The Beijing Internet Court, a special court set up in the capital to deal with internet-related cases, is turning its sights to technology to prevent dishonest litigation after a successful initiative to allow people to file lawsuits online.
The court, established in early September, is the country's second to specialize in internet-related cases, including disputes caused by online copyright and shopping contracts. The first such court was set up in Hangzhou, Zhejiang province, and the third one is in Guangzhou, Guangdong province.
"Thanks to technology, litigants no longer need to come to our office to file cases, submit evidence or even attend hearings, as all the procedures can be done online," Zhang Wen, the court's president, said at a news conference on Thursday.
Based on that success, she said, the court has begun exploring how to use technology to avoid dishonest conduct in litigation, "such as fake lawsuits, delays of verdict implementation and improper behavior in hearings", she said.
To improve the credibility of online litigation, the court has adopted some technical measures.
"For example," said She Guiqing, the court's vice-president, "the identities of lawyers and litigants must be verified through a facial recognition system, and evidence online is protected by blockchain technology to prevent it from being falsified." He said that the process of a lawsuit will be seen via the court's e-platform, which will reduce traffic costs to litigants and make judicial work more transparent.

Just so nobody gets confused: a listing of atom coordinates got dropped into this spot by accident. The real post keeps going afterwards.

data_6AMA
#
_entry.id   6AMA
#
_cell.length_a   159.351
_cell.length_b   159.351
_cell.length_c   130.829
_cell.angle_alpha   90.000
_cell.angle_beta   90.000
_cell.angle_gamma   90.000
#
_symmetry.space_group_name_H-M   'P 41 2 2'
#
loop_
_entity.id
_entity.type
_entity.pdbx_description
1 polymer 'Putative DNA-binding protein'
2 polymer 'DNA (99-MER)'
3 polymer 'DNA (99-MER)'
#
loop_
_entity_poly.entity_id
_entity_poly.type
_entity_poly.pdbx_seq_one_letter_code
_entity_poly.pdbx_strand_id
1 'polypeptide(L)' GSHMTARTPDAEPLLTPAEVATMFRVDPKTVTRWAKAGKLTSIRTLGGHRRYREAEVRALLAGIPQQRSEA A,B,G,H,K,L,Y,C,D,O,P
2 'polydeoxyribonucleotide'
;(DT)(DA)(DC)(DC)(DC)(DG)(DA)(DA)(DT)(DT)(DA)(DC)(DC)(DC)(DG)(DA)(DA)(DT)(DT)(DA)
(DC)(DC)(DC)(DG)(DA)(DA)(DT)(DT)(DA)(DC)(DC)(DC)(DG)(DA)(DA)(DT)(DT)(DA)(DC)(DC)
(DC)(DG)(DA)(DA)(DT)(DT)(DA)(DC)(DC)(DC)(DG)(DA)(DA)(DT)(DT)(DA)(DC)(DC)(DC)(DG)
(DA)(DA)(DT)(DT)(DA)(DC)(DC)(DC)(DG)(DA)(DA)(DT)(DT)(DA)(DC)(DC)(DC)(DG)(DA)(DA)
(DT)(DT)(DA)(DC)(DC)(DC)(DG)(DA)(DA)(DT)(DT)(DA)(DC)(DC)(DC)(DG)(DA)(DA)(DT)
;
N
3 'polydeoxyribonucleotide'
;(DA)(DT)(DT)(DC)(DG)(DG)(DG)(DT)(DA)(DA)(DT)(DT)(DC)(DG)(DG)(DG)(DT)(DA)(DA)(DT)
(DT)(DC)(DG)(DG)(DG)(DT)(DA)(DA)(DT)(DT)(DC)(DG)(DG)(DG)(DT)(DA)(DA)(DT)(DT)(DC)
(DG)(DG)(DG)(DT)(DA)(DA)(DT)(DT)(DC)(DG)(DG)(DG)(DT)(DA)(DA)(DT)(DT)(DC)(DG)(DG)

"While enjoying better legal services, litigants－especially the losing parties in lawsuits－should also be honest in implementing the rulings," he said, calling on them to report assets that can be paid via the court's online platform as soon as possible after the litigation ends.
Another judge, Zhao Changxin, said being honest is a must for each part in the litigation and said litigants should not attempt to evade liability by refusing to attend hearings or by playing for time with respect to trials.
At the news conference, 19 internet enterprises, including Baidu, Sina Corp and Tencent, also promised to be honest in lawsuits.
"We face about 1,000 internet-related disputes every year, of which 90 percent relate to online copyright, unfair competition and reputation," said Gu Haiyan, Sina Corp's manager of legal affairs, adding they will make credibility as priority in litigations.